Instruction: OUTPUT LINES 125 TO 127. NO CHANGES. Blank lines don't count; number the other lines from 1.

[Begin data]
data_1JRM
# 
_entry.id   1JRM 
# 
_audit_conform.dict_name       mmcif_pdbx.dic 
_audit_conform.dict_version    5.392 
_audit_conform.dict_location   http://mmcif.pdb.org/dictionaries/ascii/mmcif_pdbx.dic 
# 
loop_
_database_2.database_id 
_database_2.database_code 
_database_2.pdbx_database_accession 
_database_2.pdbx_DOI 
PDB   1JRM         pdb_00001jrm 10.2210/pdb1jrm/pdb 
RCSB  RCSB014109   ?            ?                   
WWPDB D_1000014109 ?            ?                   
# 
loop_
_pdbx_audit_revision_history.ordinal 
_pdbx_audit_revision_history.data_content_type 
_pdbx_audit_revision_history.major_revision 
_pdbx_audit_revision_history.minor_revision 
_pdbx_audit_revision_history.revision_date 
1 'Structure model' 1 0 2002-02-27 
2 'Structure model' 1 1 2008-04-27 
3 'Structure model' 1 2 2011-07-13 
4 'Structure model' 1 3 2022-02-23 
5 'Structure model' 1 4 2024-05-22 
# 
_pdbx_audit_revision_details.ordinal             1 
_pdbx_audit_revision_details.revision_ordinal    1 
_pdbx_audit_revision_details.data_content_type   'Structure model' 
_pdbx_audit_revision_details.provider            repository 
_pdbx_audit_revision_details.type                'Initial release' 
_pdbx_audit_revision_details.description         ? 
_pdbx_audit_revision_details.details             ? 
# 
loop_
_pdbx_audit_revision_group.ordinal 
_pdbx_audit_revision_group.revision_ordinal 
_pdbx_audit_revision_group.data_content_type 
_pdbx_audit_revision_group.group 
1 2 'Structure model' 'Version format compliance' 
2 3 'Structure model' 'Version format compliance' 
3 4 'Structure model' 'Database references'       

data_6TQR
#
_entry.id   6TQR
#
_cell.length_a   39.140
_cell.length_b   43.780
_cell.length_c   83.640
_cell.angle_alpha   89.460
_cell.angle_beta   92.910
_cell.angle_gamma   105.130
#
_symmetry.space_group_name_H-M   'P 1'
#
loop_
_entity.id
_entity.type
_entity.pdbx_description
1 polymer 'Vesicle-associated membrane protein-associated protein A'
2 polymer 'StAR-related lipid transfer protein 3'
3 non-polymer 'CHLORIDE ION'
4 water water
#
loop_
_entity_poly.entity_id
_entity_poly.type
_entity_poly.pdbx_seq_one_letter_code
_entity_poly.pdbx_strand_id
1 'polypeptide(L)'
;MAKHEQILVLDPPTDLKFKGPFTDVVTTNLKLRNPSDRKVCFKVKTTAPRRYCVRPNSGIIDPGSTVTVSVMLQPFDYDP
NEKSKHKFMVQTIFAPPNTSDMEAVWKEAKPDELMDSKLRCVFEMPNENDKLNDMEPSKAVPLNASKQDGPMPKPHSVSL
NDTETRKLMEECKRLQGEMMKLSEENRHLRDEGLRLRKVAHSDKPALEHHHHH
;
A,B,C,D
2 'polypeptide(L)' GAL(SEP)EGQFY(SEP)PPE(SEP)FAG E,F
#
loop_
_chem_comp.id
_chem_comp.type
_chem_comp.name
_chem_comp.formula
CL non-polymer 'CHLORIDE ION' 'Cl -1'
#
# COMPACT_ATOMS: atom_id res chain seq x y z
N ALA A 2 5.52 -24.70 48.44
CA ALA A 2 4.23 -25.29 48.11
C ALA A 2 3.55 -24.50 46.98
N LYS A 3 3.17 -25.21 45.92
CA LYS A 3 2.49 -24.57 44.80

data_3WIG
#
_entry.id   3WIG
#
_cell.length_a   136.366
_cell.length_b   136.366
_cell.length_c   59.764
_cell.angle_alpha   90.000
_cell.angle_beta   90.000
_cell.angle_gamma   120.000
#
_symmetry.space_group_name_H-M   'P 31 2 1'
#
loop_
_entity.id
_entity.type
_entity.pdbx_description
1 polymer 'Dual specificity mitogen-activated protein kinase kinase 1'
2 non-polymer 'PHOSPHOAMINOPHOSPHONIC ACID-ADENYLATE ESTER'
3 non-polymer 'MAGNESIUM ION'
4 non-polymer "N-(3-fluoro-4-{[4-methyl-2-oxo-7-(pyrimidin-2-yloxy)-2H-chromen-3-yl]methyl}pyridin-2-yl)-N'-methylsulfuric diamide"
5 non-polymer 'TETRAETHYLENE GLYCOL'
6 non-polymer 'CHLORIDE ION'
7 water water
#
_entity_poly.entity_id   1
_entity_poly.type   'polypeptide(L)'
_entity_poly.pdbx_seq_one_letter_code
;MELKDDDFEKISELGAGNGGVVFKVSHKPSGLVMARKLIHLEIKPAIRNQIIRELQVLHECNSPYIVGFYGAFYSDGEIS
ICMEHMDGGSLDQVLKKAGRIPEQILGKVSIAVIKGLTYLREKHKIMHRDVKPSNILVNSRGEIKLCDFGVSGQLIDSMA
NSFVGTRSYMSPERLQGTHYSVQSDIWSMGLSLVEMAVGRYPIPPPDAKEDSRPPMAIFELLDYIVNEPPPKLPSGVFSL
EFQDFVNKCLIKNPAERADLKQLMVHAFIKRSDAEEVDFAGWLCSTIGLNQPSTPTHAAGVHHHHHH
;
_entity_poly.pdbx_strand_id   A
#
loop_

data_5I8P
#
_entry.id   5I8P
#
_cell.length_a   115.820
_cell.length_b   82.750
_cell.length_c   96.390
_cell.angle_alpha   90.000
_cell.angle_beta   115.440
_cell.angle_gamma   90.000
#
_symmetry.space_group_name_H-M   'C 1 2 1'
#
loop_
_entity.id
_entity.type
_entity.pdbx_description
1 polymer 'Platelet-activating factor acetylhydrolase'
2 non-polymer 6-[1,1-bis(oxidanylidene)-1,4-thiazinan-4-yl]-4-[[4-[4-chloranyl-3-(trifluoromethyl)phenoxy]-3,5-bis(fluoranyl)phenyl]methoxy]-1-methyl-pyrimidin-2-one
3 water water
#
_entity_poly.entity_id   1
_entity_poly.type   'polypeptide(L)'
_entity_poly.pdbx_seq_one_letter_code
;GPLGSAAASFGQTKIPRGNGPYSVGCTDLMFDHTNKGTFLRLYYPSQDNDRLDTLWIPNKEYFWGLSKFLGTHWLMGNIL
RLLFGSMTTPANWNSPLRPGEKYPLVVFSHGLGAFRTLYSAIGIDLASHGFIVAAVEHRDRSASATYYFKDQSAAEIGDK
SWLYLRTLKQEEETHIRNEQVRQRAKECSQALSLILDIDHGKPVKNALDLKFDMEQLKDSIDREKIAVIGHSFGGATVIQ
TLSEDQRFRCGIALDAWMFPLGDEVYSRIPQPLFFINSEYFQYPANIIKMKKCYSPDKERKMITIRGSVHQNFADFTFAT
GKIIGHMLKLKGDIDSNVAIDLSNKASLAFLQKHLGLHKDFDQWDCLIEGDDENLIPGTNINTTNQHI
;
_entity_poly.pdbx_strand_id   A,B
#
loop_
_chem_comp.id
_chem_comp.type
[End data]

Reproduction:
EFQDFVNKCLIKNPAERADLKQLMVHAFIKRSDAEEVDFAGWLCSTIGLNQPSTPTHAAGVHHHHHH
;
_entity_poly.pdbx_strand_id   A